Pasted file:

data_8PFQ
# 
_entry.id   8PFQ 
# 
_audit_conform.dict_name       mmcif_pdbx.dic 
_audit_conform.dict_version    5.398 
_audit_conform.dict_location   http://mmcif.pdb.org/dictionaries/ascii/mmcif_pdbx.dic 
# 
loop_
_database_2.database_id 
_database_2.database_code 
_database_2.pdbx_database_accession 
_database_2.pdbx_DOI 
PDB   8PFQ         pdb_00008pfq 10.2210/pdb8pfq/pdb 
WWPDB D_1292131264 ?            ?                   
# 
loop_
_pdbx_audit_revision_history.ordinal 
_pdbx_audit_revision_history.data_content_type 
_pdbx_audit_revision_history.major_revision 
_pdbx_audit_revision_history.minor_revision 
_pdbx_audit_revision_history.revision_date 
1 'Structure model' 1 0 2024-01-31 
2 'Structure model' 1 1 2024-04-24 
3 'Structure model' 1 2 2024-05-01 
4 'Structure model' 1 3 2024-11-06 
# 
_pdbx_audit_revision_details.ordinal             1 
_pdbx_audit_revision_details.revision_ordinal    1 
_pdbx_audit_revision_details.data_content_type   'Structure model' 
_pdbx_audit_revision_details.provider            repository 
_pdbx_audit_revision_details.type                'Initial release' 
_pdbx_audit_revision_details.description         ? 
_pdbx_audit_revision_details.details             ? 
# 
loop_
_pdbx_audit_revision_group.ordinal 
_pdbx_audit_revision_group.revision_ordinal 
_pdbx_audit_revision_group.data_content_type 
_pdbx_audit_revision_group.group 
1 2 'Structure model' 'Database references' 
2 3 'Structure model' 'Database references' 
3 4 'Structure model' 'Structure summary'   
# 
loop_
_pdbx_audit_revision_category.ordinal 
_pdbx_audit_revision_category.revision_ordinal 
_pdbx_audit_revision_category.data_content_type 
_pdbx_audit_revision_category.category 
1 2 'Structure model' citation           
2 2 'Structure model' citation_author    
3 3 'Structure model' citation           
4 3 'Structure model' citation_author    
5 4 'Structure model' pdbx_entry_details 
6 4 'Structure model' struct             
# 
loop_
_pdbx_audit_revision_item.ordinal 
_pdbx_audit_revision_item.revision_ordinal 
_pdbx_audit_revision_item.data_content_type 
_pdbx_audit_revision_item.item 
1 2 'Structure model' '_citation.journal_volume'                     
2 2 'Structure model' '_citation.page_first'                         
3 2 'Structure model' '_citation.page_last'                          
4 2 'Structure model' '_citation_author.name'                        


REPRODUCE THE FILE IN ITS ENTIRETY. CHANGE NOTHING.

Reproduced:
data_8PFQ
# 
_entry.id   8PFQ 
# 
_audit_conform.dict_name       mmcif_pdbx.dic 
_audit_conform.dict_version    5.398 
_audit_conform.dict_location   http://mmcif.pdb.org/dictionaries/ascii/mmcif_pdbx.dic 
# 
loop_
_database_2.database_id 
_database_2.database_code 
_database_2.pdbx_database_accession 
_database_2.pdbx_DOI 
PDB   8PFQ         pdb_00008pfq 10.2210/pdb8pfq/pdb 
WWPDB D_1292131264 ?            ?                   
# 
loop_
_pdbx_audit_revision_history.ordinal 
_pdbx_audit_revision_history.data_content_type 
_pdbx_audit_revision_history.major_revision 
_pdbx_audit_revision_history.minor_revision 
_pdbx_audit_revision_history.revision_date 
1 'Structure model' 1 0 2024-01-31 
2 'Structure model' 1 1 2024-04-24 
3 'Structure model' 1 2 2024-05-01 
4 'Structure model' 1 3 2024-11-06 
# 
_pdbx_audit_revision_details.ordinal             1 
_pdbx_audit_revision_details.revision_ordinal    1 
_pdbx_audit_revision_details.data_content_type   'Structure model' 
_pdbx_audit_revision_details.provider            repository 
_pdbx_audit_revision_details.type                'Initial release' 
_pdbx_audit_revision_details.description         ? 
_pdbx_audit_revision_details.details             ? 
# 
loop_
_pdbx_audit_revision_group.ordinal 
_pdbx_audit_revision_group.revision_ordinal 
_pdbx_audit_revision_group.data_content_type 
_pdbx_audit_revision_group.group 
1 2 'Structure model' 'Database references' 
2 3 'Structure model' 'Database references' 
3 4 'Structure model' 'Structure summary'   
# 
loop_
_pdbx_audit_revision_category.ordinal 
_pdbx_audit_revision_category.revision_ordinal 
_pdbx_audit_revision_category.data_content_type 
_pdbx_audit_revision_category.category 
1 2 'Structure model' citation           
2 2 'Structure model' citation_author    
3 3 'Structure model' citation           
4 3 'Structure model' citation_author    
5 4 'Structure model' pdbx_entry_details 
6 4 'Structure model' struct             
# 
loop_
_pdbx_audit_revision_item.ordinal 
_pdbx_audit_revision_item.revision_ordinal 
_pdbx_audit_revision_item.data_content_type 
_pdbx_audit_revision_item.item 
1 2 'Structure model' '_citation.journal_volume'                     
2 2 'Structure model' '_citation.page_first'                         
3 2 'Structure model' '_citation.page_last'                          
4 2 'Structure model' '_citation_author.name'                        